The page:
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Physical Activity May Reduce Risk of Depression

Updated: Oct 16, 2022

By Mark Gold, MD

As depression becomes a leading cause of disability worldwide, it is even more imperative to focus upon effective preventative measures. Findings from a recent study strengthen the empirical support, and provide the most compelling case yet, for physical activity as an effective prevention strategy for depression. Read further to find out more on how physical activity can influence risk of depression and how this can shape the future of depression prevention and treatment. Exercise is known to be effective stress relief - higher levels of physical activity can potentially inhibit the risk of developing mental illness. As building evidence further fortifies this theory, a new study by the research team at Harvard Medical School, led by Karmel W. Choi, PhD, postdoctoral fellow at the Harvard T.H. Chan School of Public Health and Harvard Medical School’s Massachusetts General Hospital, has discovered that robust physical activity is an effective treatment for depression.

The exercise effect

Exercising initiates a surge of biological circumstances that yield numerous health benefits, such as protecting against heart disease and diabetes, improving sleep patterns and lowering blood pressure. High-intensity exercise is known to release the body’s feel-good chemicals, known as ‘endorphins,’ creating a euphoria.

However, it is long-term exercise that yields the highest value - sustained activity releases proteins called neurotrophic or growth factors, which lead to nerve cells to grow and build new connections. This improvement in brain function makes an individual feel better, especially when it comes to individuals struggling with depression. Since exercise enhances nerve cell growth in the hippocampus, it can improve nerve cell connections and consequently relieve depression.

Physical activity: a promising avenue

The results of this study indicated that objectively measured increased physical activity protected against the risk of depression, but not the self-reported activity. This may largely be due to the fact that self-report measures are exposed to inaccuracies stemming from mood states and cognitive biases, that also influence mental health. Furthermore, objective readings are enabled to record activity other than planned exercise, such as walking to work or climbing the stairs. Hence, a depressed individual may view themselves as more inactive and lethargic than they actually may be.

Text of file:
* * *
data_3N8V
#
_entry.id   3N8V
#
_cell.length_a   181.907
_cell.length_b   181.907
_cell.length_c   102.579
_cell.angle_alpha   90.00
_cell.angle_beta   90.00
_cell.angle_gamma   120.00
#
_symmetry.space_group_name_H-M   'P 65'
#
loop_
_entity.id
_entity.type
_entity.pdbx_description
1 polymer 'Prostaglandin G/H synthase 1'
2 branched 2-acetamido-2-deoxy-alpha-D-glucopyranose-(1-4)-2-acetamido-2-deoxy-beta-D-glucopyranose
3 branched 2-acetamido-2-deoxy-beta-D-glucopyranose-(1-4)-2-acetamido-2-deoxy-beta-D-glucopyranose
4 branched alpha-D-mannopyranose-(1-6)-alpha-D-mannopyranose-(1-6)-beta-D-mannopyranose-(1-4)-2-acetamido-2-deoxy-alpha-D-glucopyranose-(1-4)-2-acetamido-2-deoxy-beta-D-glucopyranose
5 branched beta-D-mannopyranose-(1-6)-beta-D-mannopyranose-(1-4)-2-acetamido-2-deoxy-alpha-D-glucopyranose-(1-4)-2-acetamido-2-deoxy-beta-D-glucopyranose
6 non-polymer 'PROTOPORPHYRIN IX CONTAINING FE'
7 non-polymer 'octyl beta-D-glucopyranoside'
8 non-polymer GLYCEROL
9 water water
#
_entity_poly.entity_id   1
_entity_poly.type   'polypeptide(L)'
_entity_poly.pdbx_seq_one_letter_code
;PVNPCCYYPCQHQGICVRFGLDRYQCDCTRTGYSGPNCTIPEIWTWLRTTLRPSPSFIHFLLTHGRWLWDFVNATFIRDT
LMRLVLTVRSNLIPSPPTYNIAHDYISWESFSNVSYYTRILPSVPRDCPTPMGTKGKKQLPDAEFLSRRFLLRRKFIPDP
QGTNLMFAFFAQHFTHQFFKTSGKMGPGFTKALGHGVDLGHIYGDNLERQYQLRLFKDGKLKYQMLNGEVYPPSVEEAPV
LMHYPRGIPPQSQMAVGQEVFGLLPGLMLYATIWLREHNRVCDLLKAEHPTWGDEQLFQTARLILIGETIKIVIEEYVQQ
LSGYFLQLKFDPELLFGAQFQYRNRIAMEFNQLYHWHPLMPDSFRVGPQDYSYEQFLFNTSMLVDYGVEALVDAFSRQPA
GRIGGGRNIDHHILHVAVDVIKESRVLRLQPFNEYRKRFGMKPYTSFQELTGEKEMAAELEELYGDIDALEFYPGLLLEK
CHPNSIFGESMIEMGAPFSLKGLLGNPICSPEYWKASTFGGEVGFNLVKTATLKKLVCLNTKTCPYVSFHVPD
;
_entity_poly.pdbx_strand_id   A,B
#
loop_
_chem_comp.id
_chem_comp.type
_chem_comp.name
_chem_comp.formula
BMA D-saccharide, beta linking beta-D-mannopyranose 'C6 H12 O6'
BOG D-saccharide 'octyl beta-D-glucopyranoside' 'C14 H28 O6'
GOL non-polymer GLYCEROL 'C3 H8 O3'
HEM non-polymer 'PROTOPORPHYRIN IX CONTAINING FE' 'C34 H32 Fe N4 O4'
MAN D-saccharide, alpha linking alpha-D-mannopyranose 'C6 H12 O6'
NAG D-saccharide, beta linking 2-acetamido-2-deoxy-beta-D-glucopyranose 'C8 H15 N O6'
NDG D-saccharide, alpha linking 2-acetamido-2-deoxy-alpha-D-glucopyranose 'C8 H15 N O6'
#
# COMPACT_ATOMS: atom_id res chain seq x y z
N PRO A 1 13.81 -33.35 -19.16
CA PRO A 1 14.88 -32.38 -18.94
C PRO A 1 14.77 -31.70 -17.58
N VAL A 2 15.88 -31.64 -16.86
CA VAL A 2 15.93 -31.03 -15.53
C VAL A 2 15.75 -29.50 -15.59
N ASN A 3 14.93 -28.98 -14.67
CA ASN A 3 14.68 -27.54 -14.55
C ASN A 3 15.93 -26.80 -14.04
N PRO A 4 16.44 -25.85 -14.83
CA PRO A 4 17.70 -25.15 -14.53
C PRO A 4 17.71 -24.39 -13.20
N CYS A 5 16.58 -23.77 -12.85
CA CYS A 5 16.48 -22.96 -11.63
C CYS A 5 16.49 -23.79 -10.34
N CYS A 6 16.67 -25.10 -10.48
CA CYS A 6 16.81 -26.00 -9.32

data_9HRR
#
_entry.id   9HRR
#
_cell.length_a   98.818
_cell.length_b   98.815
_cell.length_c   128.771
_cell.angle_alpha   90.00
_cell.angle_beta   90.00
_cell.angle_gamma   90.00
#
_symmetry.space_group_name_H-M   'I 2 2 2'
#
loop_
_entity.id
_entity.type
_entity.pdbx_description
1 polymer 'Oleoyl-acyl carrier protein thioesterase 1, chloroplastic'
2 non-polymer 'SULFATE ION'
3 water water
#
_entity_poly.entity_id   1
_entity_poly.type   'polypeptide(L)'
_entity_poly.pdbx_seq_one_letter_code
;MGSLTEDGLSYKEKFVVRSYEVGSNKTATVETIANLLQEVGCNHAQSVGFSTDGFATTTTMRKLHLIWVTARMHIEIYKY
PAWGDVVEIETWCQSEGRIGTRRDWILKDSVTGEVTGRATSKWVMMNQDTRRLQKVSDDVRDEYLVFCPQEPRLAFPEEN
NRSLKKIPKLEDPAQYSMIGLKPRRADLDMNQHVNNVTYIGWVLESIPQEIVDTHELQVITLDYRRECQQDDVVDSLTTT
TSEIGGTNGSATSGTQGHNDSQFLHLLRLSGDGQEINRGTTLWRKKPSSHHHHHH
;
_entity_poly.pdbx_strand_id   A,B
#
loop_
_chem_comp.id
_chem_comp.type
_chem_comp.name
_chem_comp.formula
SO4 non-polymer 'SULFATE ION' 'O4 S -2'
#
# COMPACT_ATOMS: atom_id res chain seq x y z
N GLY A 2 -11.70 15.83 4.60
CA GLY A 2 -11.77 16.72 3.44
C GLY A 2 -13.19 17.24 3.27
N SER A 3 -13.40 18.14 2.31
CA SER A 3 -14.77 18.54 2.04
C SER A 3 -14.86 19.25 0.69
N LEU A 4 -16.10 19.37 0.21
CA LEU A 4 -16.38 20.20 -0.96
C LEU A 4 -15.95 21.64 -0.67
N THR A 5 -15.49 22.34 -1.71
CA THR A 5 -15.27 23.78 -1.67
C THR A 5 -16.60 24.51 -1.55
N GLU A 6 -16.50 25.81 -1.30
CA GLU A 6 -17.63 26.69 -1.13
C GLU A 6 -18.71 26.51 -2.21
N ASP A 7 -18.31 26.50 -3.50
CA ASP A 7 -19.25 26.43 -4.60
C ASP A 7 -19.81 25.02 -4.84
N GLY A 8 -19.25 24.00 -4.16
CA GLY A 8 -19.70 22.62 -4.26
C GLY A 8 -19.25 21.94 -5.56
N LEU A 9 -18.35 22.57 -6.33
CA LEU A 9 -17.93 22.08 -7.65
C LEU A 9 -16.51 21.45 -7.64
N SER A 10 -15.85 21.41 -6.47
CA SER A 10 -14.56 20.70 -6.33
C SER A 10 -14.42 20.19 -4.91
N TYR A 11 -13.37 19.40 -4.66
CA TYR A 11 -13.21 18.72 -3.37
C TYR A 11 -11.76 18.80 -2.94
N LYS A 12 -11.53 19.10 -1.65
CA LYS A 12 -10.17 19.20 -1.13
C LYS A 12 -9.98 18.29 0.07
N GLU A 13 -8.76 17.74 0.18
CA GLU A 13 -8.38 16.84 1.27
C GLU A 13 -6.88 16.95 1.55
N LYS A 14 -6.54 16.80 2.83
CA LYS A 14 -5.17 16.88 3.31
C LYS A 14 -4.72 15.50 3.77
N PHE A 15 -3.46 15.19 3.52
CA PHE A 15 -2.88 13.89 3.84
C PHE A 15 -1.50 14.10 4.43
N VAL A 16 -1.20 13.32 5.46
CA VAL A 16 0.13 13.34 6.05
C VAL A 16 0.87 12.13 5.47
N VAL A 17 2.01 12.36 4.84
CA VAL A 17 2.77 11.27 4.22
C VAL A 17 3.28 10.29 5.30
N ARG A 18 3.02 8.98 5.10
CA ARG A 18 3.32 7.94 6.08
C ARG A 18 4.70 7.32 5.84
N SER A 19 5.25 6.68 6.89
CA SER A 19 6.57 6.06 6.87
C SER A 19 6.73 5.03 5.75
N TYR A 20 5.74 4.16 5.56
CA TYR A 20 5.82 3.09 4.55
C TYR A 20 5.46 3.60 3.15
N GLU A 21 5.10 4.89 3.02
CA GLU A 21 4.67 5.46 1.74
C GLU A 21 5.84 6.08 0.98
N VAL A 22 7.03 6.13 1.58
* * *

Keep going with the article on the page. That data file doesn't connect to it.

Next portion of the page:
“On average,” Choi says, “doing more physical activity appears to protect against developing depression. Any activity appears to be better than none; our rough calculations suggest that replacing sitting with 15 minutes of a heart-pumping activity like running, or with an hour of moderately vigorous activity, is enough to produce the average increase in accelerometer data that was linked to a lower depression risk.”

Looking to the Future

One in 10 adults in the United States struggle with major depression and many others are affected to varying degrees. With so many affected, there is a need to better manage major depression and its increasing burden of disability and mortality. Antidepressants have not proven effective universally and most patients are subjected to a trial-and-error process to determine the regimen best suited to their individual needs, so while these medications are an important tool, it’s important for us to explore further any other promising options for treating depression.

More and more findings are establishing links between physical activity and mental health. Having established that exercise is beneficial, the next important step should be in the direction of increasing the uptake and encouraging conformity to exercise. This knowledge is indeed important as it will allow us to focus on and invest in preventive strategies that are actually effective.


Choi KW, Chen C, Stein MB, et al. Assessment of Bidirectional Relationships Between Physical Activity and Depression Among Adults: A 2-Sample Mendelian Randomization Study. JAMA Psychiatry. Published online January 23, 2019. doi:10.1001/jamapsychiatry.2018.4175

Dr. Mark S. Gold is a teacher of the year, translational researcher, author, mentor and inventor best known for his work on the brain systems underlying the effects of opiate drugs, cocaine and food. Read more by Dr. Gold here.


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